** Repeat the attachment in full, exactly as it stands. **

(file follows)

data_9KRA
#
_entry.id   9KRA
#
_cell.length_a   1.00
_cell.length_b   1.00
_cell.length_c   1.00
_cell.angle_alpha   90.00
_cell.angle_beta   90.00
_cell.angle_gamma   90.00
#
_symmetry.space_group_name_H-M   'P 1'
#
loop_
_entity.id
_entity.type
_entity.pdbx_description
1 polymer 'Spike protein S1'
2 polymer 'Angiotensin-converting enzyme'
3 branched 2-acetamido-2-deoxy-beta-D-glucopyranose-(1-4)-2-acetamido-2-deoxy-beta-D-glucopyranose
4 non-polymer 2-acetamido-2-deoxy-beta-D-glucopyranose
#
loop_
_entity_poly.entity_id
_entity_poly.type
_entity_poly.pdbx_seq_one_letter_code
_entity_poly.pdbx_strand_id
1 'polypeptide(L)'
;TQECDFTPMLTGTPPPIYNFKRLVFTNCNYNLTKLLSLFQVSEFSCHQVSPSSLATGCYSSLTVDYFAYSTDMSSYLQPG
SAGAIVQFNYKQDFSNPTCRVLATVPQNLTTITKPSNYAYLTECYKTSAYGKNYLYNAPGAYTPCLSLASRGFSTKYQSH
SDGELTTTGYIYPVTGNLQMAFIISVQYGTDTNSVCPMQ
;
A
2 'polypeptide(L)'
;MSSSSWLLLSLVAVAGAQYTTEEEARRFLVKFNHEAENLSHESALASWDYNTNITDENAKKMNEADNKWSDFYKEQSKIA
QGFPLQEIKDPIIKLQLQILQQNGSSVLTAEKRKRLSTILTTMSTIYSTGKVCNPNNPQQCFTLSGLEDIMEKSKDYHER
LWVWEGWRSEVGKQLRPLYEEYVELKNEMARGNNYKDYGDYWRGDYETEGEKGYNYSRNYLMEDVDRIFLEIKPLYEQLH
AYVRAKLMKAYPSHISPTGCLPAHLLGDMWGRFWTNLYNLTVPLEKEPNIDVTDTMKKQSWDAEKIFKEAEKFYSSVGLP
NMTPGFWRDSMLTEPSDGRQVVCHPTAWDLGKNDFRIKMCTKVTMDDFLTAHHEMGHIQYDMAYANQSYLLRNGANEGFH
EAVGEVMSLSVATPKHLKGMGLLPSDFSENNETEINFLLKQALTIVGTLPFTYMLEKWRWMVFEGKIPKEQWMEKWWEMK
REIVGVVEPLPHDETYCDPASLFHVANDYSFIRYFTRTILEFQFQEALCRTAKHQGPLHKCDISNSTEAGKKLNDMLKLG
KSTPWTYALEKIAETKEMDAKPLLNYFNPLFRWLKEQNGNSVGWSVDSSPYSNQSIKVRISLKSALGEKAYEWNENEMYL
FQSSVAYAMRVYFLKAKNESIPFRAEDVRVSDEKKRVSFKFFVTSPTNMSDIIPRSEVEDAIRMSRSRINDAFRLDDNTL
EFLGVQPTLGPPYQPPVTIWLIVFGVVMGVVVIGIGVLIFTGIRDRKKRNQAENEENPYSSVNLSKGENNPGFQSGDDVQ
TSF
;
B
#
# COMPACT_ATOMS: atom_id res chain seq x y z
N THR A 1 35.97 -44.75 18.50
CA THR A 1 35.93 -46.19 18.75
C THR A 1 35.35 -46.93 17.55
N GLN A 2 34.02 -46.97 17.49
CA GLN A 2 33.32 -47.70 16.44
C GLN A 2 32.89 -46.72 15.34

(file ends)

data_9KRA
#
_entry.id   9KRA
#
_cell.length_a   1.00
_cell.length_b   1.00
_cell.length_c   1.00
_cell.angle_alpha   90.00
_cell.angle_beta   90.00
_cell.angle_gamma   90.00
#
_symmetry.space_group_name_H-M   'P 1'
#
loop_
_entity.id
_entity.type
_entity.pdbx_description
1 polymer 'Spike protein S1'
2 polymer 'Angiotensin-converting enzyme'
3 branched 2-acetamido-2-deoxy-beta-D-glucopyranose-(1-4)-2-acetamido-2-deoxy-beta-D-glucopyranose
4 non-polymer 2-acetamido-2-deoxy-beta-D-glucopyranose
#
loop_
_entity_poly.entity_id
_entity_poly.type
_entity_poly.pdbx_seq_one_letter_code
_entity_poly.pdbx_strand_id
1 'polypeptide(L)'
;TQECDFTPMLTGTPPPIYNFKRLVFTNCNYNLTKLLSLFQVSEFSCHQVSPSSLATGCYSSLTVDYFAYSTDMSSYLQPG
SAGAIVQFNYKQDFSNPTCRVLATVPQNLTTITKPSNYAYLTECYKTSAYGKNYLYNAPGAYTPCLSLASRGFSTKYQSH
SDGELTTTGYIYPVTGNLQMAFIISVQYGTDTNSVCPMQ
;
A
2 'polypeptide(L)'
;MSSSSWLLLSLVAVAGAQYTTEEEARRFLVKFNHEAENLSHESALASWDYNTNITDENAKKMNEADNKWSDFYKEQSKIA
QGFPLQEIKDPIIKLQLQILQQNGSSVLTAEKRKRLSTILTTMSTIYSTGKVCNPNNPQQCFTLSGLEDIMEKSKDYHER
LWVWEGWRSEVGKQLRPLYEEYVELKNEMARGNNYKDYGDYWRGDYETEGEKGYNYSRNYLMEDVDRIFLEIKPLYEQLH
AYVRAKLMKAYPSHISPTGCLPAHLLGDMWGRFWTNLYNLTVPLEKEPNIDVTDTMKKQSWDAEKIFKEAEKFYSSVGLP
NMTPGFWRDSMLTEPSDGRQVVCHPTAWDLGKNDFRIKMCTKVTMDDFLTAHHEMGHIQYDMAYANQSYLLRNGANEGFH
EAVGEVMSLSVATPKHLKGMGLLPSDFSENNETEINFLLKQALTIVGTLPFTYMLEKWRWMVFEGKIPKEQWMEKWWEMK
REIVGVVEPLPHDETYCDPASLFHVANDYSFIRYFTRTILEFQFQEALCRTAKHQGPLHKCDISNSTEAGKKLNDMLKLG
KSTPWTYALEKIAETKEMDAKPLLNYFNPLFRWLKEQNGNSVGWSVDSSPYSNQSIKVRISLKSALGEKAYEWNENEMYL
FQSSVAYAMRVYFLKAKNESIPFRAEDVRVSDEKKRVSFKFFVTSPTNMSDIIPRSEVEDAIRMSRSRINDAFRLDDNTL
EFLGVQPTLGPPYQPPVTIWLIVFGVVMGVVVIGIGVLIFTGIRDRKKRNQAENEENPYSSVNLSKGENNPGFQSGDDVQ
TSF
;
B
#
# COMPACT_ATOMS: atom_id res chain seq x y z
N THR A 1 35.97 -44.75 18.50
CA THR A 1 35.93 -46.19 18.75
C THR A 1 35.35 -46.93 17.55
N GLN A 2 34.02 -46.97 17.49
CA GLN A 2 33.32 -47.70 16.44
C GLN A 2 32.89 -46.72 15.34